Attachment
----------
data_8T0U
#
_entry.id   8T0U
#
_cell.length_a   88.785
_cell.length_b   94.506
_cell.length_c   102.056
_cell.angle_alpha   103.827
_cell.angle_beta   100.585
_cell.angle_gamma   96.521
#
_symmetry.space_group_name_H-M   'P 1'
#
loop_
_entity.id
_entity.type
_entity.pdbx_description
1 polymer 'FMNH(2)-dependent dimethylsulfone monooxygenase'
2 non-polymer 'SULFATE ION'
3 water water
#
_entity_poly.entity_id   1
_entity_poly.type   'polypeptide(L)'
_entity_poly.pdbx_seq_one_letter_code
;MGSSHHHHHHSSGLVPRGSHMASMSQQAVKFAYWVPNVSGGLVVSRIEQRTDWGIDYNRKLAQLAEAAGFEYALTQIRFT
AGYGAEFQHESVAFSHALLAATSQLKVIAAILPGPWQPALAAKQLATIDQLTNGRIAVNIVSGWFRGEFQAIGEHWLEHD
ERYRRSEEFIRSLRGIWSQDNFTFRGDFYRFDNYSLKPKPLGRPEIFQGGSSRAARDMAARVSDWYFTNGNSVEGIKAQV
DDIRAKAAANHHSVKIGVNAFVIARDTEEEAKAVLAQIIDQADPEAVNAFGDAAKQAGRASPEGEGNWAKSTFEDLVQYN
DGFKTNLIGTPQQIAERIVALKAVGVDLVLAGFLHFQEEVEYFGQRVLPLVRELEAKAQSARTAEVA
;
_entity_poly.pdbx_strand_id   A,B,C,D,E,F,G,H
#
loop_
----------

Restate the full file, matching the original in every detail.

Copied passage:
data_8T0U
#
_entry.id   8T0U
#
_cell.length_a   88.785
_cell.length_b   94.506
_cell.length_c   102.056
_cell.angle_alpha   103.827
_cell.angle_beta   100.585
_cell.angle_gamma   96.521
#
_symmetry.space_group_name_H-M   'P 1'
#
loop_
_entity.id
_entity.type
_entity.pdbx_description
1 polymer 'FMNH(2)-dependent dimethylsulfone monooxygenase'
2 non-polymer 'SULFATE ION'
3 water water
#
_entity_poly.entity_id   1
_entity_poly.type   'polypeptide(L)'
_entity_poly.pdbx_seq_one_letter_code
;MGSSHHHHHHSSGLVPRGSHMASMSQQAVKFAYWVPNVSGGLVVSRIEQRTDWGIDYNRKLAQLAEAAGFEYALTQIRFT
AGYGAEFQHESVAFSHALLAATSQLKVIAAILPGPWQPALAAKQLATIDQLTNGRIAVNIVSGWFRGEFQAIGEHWLEHD
ERYRRSEEFIRSLRGIWSQDNFTFRGDFYRFDNYSLKPKPLGRPEIFQGGSSRAARDMAARVSDWYFTNGNSVEGIKAQV
DDIRAKAAANHHSVKIGVNAFVIARDTEEEAKAVLAQIIDQADPEAVNAFGDAAKQAGRASPEGEGNWAKSTFEDLVQYN
DGFKTNLIGTPQQIAERIVALKAVGVDLVLAGFLHFQEEVEYFGQRVLPLVRELEAKAQSARTAEVA
;
_entity_poly.pdbx_strand_id   A,B,C,D,E,F,G,H
#
loop_